“It’s not unwise to think that this is the beginning of the end,” Dan says. “I mean, that’s all they talk about on the news. The Swine? Please, it’s a 21st Century version of The Black Plague … only this time I don’t know if we’ll all survive. Rebuild …” He looks up at the gloom overlooking us. “Economic downfall is inevitable, and the American voters can hope for brighter days all they want. Fucking Change? And the crazed idea that the black man’s gonna fix it all up, make everything better? Please, it’s all bullshit.” His cigarette ash grows longer than the filter before he tosses it in the slow-moving river, hissing as dies.

“The end,” Biff says. “Huh … isn’t that what the Mayans … the Mayan-Nostradamus thing? I think I saw something about that on the History channel.”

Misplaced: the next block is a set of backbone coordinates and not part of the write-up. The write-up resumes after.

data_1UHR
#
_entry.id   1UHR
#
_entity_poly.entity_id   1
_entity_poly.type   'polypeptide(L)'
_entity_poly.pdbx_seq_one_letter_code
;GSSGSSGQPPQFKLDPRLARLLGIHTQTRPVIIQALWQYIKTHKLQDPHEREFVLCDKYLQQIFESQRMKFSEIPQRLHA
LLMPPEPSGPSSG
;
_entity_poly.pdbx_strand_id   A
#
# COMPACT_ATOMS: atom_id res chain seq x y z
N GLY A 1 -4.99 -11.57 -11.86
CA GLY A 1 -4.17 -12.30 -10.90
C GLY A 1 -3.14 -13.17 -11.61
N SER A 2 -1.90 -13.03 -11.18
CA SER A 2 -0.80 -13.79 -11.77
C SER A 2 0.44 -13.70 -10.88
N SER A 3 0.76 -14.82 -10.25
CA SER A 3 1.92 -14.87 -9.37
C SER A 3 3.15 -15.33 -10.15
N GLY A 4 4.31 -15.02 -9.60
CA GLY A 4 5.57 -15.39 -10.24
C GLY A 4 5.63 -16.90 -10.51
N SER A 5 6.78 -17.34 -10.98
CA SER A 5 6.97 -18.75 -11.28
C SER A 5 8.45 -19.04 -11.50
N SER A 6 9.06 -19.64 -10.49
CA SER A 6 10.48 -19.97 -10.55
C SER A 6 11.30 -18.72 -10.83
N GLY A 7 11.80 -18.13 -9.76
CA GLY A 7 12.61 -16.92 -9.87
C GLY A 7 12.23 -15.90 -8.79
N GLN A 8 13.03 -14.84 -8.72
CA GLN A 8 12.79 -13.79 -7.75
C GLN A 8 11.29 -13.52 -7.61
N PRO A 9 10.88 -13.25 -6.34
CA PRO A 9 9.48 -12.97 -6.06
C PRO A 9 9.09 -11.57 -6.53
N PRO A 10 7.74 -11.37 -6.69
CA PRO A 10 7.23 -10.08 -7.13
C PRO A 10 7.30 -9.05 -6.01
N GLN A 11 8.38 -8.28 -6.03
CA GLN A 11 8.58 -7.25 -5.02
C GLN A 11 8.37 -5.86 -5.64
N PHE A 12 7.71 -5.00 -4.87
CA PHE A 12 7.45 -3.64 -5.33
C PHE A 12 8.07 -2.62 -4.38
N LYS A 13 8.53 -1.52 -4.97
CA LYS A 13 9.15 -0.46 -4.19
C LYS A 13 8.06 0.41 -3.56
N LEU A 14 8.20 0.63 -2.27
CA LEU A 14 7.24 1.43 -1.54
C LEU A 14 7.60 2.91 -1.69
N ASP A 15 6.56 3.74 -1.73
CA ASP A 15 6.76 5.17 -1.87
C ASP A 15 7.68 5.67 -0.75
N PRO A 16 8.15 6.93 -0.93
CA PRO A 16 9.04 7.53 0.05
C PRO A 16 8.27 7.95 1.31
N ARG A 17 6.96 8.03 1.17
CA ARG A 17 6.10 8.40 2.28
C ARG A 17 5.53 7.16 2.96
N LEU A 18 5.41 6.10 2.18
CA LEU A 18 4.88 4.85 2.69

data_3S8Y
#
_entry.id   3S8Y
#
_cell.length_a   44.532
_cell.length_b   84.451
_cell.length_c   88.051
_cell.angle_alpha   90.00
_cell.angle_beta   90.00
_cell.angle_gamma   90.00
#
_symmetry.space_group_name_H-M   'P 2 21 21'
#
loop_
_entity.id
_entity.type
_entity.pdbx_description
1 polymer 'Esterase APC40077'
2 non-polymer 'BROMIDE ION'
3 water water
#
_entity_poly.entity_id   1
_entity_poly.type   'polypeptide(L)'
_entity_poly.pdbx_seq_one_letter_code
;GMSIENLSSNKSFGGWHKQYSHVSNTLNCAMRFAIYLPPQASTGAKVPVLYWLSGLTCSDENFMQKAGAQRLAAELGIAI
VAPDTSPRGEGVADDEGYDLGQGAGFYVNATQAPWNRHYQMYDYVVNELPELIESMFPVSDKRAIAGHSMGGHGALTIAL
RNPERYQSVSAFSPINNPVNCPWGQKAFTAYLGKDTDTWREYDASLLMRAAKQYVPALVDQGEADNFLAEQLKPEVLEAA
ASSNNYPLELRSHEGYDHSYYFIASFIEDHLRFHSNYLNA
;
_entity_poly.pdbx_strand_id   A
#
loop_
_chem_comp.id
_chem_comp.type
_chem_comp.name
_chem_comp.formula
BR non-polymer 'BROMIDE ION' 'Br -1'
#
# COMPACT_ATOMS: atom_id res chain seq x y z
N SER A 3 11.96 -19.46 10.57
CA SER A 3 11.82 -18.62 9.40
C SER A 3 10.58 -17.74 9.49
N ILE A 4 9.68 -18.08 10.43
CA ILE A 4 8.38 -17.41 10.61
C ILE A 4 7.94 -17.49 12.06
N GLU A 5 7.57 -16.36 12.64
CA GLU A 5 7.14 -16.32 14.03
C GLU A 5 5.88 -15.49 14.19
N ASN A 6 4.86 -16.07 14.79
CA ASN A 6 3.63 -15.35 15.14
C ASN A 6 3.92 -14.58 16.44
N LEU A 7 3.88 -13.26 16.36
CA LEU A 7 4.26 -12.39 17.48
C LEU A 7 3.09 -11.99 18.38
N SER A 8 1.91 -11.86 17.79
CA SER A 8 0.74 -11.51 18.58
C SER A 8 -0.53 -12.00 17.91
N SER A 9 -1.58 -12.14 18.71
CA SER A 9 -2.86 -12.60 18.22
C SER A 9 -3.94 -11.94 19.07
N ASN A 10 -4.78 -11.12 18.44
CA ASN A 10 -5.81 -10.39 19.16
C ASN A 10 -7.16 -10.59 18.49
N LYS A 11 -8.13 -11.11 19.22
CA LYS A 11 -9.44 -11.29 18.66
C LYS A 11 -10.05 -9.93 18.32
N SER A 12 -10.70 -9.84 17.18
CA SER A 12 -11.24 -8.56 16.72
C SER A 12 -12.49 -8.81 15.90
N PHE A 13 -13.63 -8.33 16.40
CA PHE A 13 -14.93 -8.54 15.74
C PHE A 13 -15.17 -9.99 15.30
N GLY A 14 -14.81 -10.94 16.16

“Oh fuck off,” Tim says. “When was the last time you watched the History channel? No fucking way.” The veins in Tim’s neck look as if they’re going to pop, his forehead perspiring and the skin of his face is tight as if he’d gotten a facelift – those perfect white teeth clenched together with the muscles in his cheeks stretching his features back. How Tim could go from 0 – 60 in less than five seconds has always amused me. Tim Ruthers, Clinical Badass. One fight he was in with a dude 6’3 or taller, a jacked-up linebacker for RBU’s sorry-ass football team coming in at no less than 280 pounds, ended in black eyes and acute renal failure after Tim (an average 5’10, 5’11 and 160 pounds) connected with a series of harsh blows to the abdomen after initially surprising the linebacker with a head-butt hard enough to break his nose and blacken his eyes. That was when we were just Sophomores. Since then, I’ve been able to read his anger quite well and though it looks as if he is heated enough to knock Biff out for no real reason, I know it’s just Tim being Tim. “Biff,” he continues “watching the fucking History channel.” He takes a cigarette from Dan who lights it. “Unbelievable,” he says, laughing.